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New payment for people on low incomes self-isolating in highest risk areas

27 August 2020

People on low incomes who need to self-isolate and are unable to work from home in areas with high incidence of COVID-19 are to benefit from a new payment scheme.

From 1 September, payments of up to £182 will to made to people who have tested positive for COVID-19 and their contacts.

The new scheme will start first in Blackburn with Darwen, Pendle, and Oldham.

Eligible individuals who test positive with the virus will receive £130 for their 10-day period of self-isolation. Other members of their household, who have to self-isolate for 14 days, will be entitled to a payment of £182.

Non-household contacts advised to self-isolate through NHS Test and Trace will also be entitled to a payment of up to £182, tailored to the individual length of their isolation period.

It is designed to support people who are unable to work from home while self-isolating, either after testing positive, or after being identified by NHS Test and Trace as living in the same household as – or coming into contact with – someone who has tested positive. It will be available to people currently receiving either Universal Credit or Working Tax Credit.

There will be a “rapid review” of the scheme in Blackburn with Darwen, Pendle and Oldham to assess the performance consider how effectively vulnerable people have been reached, and consider how far it has helped reduce transmission of the virus in these areas.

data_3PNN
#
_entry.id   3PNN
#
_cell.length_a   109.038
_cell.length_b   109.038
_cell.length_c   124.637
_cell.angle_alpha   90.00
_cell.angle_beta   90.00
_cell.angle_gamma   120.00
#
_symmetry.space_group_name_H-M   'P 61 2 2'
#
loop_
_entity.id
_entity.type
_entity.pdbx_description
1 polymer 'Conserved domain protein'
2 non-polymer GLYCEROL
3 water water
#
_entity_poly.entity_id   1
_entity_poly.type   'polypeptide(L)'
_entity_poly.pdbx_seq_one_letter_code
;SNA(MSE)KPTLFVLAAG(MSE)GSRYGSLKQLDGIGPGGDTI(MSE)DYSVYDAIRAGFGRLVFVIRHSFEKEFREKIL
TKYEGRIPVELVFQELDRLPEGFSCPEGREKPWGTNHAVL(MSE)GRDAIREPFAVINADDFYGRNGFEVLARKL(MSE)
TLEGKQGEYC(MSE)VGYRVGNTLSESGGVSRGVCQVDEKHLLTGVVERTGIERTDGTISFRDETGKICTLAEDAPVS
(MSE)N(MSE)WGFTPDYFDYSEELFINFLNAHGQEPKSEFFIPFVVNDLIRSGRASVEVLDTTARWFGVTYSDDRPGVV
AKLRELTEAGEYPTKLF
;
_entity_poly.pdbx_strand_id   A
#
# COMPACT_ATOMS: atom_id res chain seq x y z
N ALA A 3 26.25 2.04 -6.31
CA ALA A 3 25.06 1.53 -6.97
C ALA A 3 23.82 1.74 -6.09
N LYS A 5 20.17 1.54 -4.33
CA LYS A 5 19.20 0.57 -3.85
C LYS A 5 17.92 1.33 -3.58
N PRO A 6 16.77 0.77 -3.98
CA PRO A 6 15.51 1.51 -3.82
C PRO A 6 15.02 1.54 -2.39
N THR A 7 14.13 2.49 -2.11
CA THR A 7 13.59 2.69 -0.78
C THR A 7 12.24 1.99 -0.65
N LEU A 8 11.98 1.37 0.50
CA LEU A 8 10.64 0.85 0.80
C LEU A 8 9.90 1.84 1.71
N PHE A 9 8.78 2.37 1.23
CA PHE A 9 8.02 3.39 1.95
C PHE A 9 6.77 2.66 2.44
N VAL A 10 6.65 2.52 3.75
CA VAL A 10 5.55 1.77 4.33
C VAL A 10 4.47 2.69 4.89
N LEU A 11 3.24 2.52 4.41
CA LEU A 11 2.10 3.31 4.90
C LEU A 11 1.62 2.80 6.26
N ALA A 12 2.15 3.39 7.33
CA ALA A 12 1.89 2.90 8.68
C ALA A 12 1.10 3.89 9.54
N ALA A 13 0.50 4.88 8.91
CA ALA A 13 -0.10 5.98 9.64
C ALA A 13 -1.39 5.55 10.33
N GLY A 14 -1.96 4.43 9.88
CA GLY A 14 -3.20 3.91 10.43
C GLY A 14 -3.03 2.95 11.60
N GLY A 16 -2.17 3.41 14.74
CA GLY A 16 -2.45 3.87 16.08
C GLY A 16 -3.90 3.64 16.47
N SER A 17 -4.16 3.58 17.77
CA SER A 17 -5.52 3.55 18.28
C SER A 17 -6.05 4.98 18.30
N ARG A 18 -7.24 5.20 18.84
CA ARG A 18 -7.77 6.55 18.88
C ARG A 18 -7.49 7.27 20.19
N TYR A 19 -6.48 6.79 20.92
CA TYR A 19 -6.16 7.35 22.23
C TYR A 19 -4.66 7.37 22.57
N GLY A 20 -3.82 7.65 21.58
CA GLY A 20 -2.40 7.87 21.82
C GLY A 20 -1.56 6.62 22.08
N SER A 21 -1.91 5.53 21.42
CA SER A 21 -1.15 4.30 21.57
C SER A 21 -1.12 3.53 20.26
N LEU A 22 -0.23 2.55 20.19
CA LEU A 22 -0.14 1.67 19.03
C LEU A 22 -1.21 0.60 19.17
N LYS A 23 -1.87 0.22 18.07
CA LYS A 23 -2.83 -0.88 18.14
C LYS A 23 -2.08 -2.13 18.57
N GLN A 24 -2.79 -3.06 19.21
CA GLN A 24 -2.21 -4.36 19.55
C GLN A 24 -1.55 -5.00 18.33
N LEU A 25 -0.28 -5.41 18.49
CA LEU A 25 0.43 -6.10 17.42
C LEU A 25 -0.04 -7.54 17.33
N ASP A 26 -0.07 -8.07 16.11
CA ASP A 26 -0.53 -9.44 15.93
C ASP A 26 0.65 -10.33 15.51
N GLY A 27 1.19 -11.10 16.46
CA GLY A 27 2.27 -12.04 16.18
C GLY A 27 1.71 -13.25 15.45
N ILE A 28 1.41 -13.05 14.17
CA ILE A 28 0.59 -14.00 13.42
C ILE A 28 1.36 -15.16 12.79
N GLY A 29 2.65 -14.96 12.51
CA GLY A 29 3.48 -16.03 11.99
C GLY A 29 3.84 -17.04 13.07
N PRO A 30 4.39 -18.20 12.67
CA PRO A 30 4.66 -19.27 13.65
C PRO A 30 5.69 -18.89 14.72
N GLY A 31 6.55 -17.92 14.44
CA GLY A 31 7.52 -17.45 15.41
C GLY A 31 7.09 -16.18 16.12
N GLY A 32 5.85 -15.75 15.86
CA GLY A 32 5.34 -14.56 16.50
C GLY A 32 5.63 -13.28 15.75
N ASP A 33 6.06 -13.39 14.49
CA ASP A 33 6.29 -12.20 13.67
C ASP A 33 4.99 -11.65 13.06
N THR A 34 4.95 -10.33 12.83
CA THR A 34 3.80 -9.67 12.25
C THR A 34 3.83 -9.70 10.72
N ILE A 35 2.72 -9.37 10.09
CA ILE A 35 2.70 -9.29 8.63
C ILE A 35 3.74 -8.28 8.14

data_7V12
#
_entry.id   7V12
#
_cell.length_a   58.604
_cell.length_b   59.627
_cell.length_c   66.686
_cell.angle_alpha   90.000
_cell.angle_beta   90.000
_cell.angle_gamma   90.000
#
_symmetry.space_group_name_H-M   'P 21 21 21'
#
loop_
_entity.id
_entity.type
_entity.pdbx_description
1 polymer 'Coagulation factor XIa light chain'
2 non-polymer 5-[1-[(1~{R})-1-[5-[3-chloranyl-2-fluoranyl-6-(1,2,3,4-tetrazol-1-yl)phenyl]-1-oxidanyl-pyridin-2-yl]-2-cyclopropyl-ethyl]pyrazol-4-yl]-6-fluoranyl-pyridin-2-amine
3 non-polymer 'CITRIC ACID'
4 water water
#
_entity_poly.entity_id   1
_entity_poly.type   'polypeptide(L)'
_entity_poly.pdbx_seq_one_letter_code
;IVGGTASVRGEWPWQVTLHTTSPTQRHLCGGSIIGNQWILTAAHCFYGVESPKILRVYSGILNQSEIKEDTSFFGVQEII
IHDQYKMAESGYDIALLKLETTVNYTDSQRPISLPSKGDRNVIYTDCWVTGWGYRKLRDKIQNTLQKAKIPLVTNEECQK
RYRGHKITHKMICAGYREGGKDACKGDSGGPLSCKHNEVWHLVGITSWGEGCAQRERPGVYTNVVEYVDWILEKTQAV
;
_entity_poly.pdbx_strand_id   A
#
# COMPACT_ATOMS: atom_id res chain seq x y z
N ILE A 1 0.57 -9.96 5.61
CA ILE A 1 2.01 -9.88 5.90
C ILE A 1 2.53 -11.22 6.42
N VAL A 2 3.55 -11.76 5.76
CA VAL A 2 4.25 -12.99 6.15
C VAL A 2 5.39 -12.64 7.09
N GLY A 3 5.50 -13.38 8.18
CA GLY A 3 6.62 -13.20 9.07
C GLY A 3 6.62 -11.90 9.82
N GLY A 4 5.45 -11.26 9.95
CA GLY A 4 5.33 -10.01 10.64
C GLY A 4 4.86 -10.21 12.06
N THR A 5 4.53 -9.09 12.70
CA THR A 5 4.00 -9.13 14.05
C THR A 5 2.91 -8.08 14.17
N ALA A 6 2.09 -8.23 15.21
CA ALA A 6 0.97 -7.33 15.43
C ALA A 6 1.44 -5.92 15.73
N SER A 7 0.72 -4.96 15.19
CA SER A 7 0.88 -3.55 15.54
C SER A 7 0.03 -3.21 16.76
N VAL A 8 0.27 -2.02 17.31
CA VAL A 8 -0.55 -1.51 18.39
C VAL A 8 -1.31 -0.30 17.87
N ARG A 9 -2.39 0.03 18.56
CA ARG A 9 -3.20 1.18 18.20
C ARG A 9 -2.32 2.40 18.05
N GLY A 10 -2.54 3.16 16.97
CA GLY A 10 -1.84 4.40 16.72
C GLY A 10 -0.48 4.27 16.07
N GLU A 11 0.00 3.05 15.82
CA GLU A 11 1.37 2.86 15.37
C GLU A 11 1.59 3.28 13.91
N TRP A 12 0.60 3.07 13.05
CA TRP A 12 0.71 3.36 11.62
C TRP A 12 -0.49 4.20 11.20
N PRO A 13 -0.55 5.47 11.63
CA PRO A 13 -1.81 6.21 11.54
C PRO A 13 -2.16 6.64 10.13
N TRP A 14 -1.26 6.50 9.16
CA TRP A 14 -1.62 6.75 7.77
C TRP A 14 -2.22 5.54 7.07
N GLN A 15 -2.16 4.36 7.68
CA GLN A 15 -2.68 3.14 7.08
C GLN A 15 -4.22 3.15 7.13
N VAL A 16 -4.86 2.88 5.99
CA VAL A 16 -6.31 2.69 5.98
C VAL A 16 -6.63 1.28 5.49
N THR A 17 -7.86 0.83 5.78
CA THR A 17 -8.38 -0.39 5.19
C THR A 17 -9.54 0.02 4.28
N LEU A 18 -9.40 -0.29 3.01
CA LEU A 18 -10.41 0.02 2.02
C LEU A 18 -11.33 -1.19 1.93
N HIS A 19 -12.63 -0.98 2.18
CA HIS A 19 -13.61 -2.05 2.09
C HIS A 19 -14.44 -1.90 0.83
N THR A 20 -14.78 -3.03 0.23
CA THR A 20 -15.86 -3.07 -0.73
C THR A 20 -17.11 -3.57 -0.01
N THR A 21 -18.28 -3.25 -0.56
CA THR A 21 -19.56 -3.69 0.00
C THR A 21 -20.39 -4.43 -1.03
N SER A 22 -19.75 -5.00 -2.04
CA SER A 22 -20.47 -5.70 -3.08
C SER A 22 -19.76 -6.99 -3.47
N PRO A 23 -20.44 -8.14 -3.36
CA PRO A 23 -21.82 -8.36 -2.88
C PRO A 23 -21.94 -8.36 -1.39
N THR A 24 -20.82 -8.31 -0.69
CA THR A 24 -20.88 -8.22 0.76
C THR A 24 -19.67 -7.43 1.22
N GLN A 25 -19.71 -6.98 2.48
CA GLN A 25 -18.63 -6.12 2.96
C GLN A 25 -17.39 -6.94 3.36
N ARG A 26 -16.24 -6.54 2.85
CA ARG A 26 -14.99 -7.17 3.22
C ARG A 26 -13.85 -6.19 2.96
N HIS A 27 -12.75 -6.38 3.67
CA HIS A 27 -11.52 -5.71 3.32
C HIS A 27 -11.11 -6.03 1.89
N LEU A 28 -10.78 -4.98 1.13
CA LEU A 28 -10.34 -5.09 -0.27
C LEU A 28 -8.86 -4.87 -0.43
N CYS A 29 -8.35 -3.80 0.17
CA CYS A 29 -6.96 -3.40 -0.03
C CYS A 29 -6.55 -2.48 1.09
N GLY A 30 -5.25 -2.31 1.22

If the approach is successful, the scheme will be quickly applied in other areas of high COVID-19 incidence.

The new payment will not reduce any other benefits that people receive.

This payment equates to:

  • £130 if an individual has tested positive for coronavirus and has to self-isolate for 10 days (from the point they first developed symptoms).
  • £182 if a member of an individual’s household has tested positive for coronavirus and they are asked to self-isolate for 14 days (from the point the member of their household first developed symptoms).
  • £13 per day (up to a maximum of £182) if an individual is identified as a non-household contact of another person who has tested positive for coronavirus and is asked to self-isolate up until 14 days after they were most recently in contact with the person who tested positive.

To be eligible for the funding, individuals must meet the following criteria:

  • Have tested positive for Covid-19 or received a notification from NHS Test and Trace asking them to self-isolate
  • Have agreed to comply with the notification from NHS Test and Trace and provided contact details to the local authority.
  • Be employed or self-employed. Employed people will be asked to show proof of employment. Self-employed will be required to show evidence of trading income and that their business delivers services which the local authority reasonably judges they are unable to carry out without social contact
  • Be unable to work from home (checks will be undertaken on all applicants) and will lose income a result
  • Be currently receiving Universal Credit or Working Tax Credit

Note: New regulations have also been issued to extend eligibility for statutory sick pay (SSP) to people where they are self-isolating as a result of coronavirus prior to being admitted to hospital for planned or elective surgery.

From 26 August 2020, the Statutory Sick Pay (General) (Coronavirus Amendment) (No. 6) Regulations 2020 provide that, in England, Scotland and Wales only, someone is entitled to SSP if they:

  • have been notified that they are to undergo a surgical or other hospital procedure;
  • have been advised to stay at home for a period of up to 14 days prior to being admitted to hospital for that procedure; and
  • stay at home pursuant to that advice.

For more information see New payment for people self-isolating in highest risk areas available from gov.uk.